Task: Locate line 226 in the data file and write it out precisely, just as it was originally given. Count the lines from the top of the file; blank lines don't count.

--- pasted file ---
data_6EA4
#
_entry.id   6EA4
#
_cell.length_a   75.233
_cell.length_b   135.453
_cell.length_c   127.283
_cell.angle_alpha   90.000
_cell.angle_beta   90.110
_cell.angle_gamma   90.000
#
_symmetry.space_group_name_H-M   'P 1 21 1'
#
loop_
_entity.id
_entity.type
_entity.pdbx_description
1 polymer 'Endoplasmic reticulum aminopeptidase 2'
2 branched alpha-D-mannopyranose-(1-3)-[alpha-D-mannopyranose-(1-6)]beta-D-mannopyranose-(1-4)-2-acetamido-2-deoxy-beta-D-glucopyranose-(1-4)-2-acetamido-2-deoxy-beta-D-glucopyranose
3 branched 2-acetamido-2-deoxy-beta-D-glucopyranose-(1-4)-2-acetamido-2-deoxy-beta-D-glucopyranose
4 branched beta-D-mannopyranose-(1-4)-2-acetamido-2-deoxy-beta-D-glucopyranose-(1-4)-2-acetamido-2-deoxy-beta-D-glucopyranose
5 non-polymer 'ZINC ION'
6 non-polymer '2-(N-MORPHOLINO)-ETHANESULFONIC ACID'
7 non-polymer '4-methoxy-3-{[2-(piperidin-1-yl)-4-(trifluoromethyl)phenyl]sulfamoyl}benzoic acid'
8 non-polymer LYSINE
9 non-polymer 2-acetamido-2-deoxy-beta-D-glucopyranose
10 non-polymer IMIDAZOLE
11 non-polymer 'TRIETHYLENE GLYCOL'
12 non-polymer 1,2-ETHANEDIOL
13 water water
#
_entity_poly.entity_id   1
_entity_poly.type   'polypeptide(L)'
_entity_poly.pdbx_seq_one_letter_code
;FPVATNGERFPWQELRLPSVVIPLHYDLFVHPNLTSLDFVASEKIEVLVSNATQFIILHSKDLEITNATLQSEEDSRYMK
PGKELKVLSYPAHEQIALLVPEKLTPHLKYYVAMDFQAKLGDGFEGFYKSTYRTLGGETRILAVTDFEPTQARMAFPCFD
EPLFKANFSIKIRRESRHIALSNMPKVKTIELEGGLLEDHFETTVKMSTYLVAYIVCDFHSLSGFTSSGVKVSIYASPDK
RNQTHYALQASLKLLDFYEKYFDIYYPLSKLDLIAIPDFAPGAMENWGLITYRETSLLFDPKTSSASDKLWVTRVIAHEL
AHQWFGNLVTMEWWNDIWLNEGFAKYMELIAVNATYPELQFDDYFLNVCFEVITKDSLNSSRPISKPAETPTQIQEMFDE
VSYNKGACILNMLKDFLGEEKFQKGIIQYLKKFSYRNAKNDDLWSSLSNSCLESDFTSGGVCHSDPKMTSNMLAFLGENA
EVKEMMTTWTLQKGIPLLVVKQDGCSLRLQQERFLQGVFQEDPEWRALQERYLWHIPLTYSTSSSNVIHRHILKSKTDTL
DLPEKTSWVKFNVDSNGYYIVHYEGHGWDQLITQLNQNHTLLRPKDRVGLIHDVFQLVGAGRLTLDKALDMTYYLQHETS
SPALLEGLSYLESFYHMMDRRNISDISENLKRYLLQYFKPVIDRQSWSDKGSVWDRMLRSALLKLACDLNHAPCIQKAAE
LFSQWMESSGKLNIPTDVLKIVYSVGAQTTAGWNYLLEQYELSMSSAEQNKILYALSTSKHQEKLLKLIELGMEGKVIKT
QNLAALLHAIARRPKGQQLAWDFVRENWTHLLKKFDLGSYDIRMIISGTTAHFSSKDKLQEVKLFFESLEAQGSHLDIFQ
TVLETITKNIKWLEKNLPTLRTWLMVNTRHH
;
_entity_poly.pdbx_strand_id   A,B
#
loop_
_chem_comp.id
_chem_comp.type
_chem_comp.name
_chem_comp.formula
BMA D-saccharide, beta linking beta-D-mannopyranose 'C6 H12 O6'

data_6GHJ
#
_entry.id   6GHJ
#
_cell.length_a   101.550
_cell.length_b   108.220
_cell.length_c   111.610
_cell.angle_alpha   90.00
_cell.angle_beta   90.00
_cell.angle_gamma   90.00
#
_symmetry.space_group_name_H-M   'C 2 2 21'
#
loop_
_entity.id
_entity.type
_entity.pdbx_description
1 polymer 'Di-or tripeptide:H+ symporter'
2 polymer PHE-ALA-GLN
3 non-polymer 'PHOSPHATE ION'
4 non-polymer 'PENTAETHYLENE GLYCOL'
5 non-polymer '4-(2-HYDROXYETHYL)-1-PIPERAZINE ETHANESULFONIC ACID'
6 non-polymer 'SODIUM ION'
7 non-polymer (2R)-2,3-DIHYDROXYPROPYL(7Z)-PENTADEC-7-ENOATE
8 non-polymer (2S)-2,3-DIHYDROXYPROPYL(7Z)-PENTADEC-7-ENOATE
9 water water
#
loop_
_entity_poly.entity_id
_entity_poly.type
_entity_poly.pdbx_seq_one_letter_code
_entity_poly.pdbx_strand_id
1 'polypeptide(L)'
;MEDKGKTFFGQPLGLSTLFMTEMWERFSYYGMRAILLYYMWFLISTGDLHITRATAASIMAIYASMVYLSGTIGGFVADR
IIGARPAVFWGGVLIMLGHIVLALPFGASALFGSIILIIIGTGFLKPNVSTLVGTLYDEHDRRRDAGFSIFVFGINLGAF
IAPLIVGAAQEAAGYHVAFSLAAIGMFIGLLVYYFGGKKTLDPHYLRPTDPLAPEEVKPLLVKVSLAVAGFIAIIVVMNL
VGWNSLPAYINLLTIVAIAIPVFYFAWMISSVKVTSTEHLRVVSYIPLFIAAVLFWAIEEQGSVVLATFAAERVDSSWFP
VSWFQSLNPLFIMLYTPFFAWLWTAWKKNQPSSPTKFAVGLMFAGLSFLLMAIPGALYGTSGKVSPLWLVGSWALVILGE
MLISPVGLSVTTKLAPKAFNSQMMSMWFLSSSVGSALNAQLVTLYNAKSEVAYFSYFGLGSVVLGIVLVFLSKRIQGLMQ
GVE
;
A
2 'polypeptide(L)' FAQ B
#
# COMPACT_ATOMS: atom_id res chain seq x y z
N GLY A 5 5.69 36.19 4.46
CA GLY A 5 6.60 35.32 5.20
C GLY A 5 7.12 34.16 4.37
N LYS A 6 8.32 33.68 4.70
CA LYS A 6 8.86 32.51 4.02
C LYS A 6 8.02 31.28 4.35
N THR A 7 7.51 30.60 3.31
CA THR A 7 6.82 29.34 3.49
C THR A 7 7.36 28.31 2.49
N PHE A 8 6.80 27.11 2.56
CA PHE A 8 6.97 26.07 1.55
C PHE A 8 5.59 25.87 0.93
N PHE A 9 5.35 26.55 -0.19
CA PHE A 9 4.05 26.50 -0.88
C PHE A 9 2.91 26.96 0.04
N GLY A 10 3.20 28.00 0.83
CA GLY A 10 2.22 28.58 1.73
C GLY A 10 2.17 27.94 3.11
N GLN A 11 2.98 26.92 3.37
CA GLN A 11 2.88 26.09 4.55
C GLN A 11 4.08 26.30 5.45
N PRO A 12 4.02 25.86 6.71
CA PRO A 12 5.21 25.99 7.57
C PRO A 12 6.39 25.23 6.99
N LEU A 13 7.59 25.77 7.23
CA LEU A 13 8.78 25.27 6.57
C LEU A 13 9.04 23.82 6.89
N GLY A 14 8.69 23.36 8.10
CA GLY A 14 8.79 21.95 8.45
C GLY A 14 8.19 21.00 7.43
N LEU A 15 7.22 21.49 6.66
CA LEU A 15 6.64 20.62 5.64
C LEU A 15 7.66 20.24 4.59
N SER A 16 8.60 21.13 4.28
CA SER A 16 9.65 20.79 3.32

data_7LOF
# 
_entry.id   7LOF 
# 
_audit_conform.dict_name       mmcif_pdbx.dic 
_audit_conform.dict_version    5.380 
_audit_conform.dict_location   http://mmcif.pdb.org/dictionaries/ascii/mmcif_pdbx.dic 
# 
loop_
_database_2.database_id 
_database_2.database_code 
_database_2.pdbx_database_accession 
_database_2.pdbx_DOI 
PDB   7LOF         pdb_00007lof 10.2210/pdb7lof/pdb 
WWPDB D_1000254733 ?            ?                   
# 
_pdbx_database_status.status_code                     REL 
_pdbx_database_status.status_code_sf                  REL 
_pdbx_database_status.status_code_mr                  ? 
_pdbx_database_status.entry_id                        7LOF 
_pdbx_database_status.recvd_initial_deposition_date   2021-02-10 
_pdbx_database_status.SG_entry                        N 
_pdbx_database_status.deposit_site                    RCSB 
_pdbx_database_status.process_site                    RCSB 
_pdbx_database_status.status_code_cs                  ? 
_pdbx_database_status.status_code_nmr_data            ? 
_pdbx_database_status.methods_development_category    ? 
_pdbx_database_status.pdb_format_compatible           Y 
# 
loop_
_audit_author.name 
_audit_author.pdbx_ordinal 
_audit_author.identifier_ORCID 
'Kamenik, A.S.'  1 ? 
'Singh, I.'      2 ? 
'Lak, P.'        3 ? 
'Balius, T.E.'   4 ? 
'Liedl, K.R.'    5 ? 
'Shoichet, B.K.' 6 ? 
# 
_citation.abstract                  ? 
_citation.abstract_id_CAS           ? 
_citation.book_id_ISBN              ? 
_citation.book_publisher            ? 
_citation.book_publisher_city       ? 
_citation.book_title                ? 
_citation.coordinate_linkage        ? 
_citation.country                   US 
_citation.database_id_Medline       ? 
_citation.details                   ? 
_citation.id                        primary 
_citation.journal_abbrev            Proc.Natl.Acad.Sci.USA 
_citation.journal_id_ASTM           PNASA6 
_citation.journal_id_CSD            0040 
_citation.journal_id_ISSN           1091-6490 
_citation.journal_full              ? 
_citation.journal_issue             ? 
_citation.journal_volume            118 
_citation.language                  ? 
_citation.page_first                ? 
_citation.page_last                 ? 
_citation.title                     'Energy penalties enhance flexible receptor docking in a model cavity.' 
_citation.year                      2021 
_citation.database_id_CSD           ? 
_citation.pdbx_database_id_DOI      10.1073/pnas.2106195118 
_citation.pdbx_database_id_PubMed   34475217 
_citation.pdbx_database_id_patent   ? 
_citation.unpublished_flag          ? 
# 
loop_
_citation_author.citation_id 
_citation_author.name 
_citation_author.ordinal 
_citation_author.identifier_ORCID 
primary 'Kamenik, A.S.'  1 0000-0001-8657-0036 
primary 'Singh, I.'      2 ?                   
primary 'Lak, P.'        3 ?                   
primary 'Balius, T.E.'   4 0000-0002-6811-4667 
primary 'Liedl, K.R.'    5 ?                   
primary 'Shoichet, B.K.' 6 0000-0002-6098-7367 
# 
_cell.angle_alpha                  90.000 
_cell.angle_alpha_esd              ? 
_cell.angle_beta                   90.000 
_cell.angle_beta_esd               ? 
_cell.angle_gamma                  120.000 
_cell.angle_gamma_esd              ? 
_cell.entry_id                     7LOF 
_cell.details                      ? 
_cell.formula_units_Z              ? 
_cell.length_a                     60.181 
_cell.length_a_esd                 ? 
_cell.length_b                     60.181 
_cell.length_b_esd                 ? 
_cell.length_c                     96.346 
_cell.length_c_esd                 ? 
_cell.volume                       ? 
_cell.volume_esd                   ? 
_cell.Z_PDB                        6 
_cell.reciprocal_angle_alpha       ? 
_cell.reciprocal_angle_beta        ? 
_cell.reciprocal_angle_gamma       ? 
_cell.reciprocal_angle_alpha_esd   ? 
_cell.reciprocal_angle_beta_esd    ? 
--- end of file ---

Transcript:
_cell.length_a                     60.181 